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Krasavchenko T.N. “And time future contained in time past”: British Modernist Poetry from T.S. Eliot to Ted Hughes. Studia Litterarum, 2017, vol. 2, no 3, pp. 74–81. (In Russ.) DOI:10.22455/2500-4247-2017-2-3-74-81

Author: T.N. Krasavchenko
Information about the author:

Tatiana N. Krasavchenko, DSc in Philology, Leading Research Fellow, Institute of Social Sciences Information (INION) of the Russian Academy of Sciences, Nakhimovsky av. 51/21, 117997 Moscow, Russia. E-mail: This email address is being protected from spambots. You need JavaScript enabled to view it.

Received: April 10, 2017
Published: September 25, 2017
Issue: 2017 Vol. 2, №3
Department: World Literature
Pages: 74-81

UDK: 821.111
BBK: 83.3(4Вел)
Keywords: British poetry, modernism, T.S. Eliot, Ted Hughes, mainstream, traditionalism, postmodernism.


It seems that T.S. Eliot (1888–1965) and Ted Hughes (1930–1998) are poets of different individual talents and epochs. Hughes, a poet of the second half of the 20 th century, concentrated on the conflict between Nature and the human being destroying Nature and thus preparing the end of the humanity. T.S. Eliot was a poet of urban civilization, a reformer of the Anglophone modernist poetry. In his days, the “poetry of Nature” rooted in the pastoral poetry of the 17 th –18 th centuries and in Romanticism, existed but only at the margins of mainstream poetic trends. Nevertheless, one can find it even in Eliot’s poetry, particularly in his Landscapes — poems written at the beginning of the 1930s. Also, both Eliot and Hughes were modernists. Eliot standing at the beginning of modernism, Hughes at its end; though the latter lived in the time of postmodernism, he was not a postmodernist himself since he was not engaged in the deconstruction and fragmentation of the “world model.” Like Eliot, he was a poet with integral Weltanschauung and a bright individual talent. Like Eliot, he was a traditionalist, though
Eliot being an American was a “conscious traditionalist,” while Hughes, an Englishman, was most likely a “born” traditionalist: instead of deconstructing tradition, he was bearing on it. His “great tradition” included Shakespeare, Blake, Coleridge, Kipling, Graves, and Dylan Thomas. Both Eliot and Hughes are poets of eschatological trend and mythologists. However, one will not find Eliot among the authorities enlisted by Hughes in his “great tradition.” In the time of Hughes, Eliot was rejected due to the regular change of mainstreams trends. British poetry in the second half of the 20 th century is “tired” of urban poetry, of “Nature denial,” so it comes back to its track, and the motives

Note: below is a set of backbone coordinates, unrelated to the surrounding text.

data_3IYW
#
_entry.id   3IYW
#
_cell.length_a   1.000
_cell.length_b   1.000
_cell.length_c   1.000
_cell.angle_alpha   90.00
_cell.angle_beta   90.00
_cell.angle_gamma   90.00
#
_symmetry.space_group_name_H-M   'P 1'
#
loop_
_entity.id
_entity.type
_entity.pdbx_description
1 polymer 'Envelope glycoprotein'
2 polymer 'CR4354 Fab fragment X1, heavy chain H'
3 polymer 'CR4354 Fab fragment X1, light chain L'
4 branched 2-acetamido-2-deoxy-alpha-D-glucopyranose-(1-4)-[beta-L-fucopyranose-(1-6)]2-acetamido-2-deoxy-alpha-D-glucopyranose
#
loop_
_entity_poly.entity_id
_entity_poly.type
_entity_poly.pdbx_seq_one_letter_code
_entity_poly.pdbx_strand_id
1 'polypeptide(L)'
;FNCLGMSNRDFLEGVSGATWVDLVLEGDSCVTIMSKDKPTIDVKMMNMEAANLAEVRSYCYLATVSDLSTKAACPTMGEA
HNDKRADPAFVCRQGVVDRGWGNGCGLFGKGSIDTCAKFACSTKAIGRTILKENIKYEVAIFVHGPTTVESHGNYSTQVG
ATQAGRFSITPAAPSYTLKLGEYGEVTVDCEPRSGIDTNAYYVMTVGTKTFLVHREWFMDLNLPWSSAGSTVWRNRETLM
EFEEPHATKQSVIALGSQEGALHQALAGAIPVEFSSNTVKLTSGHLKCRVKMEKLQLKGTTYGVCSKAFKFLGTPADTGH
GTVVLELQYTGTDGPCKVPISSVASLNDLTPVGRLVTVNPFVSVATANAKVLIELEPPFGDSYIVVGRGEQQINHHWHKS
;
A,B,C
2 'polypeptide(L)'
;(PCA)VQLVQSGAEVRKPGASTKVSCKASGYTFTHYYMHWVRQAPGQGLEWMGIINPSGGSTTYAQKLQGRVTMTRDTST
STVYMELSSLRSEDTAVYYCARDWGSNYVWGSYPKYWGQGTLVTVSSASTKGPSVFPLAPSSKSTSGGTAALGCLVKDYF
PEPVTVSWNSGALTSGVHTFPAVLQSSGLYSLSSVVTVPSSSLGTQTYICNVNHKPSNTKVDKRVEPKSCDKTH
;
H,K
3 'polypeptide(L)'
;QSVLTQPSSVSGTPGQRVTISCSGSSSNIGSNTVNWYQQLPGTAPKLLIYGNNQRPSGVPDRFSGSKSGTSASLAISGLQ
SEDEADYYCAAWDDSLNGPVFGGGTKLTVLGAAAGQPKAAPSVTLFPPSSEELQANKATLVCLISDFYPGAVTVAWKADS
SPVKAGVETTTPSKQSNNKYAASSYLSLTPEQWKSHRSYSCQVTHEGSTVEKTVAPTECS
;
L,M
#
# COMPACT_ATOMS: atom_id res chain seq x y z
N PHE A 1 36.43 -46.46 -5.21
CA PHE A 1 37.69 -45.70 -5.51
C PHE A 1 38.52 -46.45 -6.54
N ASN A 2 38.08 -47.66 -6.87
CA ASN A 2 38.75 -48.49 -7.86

that existed in Eliot’s poetry only in the background are now brought to the forefront.


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2 Krasavchenko T.N. Esteticheskoye perezhivaniye pogranichnoy epokhi v Anglii i Rossii: traditsionalism i futurism [Aesthetic experience of a borderline epoch in England and Russia: traditionalism and futurism]. Kanuni I rubezhi. Tipi pogranichnikh epokh — tipipogranichnogo soznaniya: v 2 ch. [Eves and boundaries. Types of borderline epochs —types of borderline consciousness: in 2 parts], ed. by V.B. Zemskov. Moscow, IMLI RAS Publ., 2002, part II, pp. 328–337. (In Russ.)
3 Eliot T.S. Izbrannaia poeziia. Poemy, lirika, dramaticheskaia poeziia [Selected Poetry. Poems, lyrics, dramatic poetry], sel. and edited by L. Arinshtein, S. Stepanov. St. Petersburg, Severo-Zapad Publ., 1994. 446 p. (In Russ.)
4 Eliot T.S. Four Quartets. Available at: (Accessed 10 April 2017). (In English)
5 Hughes T. Selected Poems 1957–1981. London, Boston, Faber and Faber, 1982. 238 p. (In English)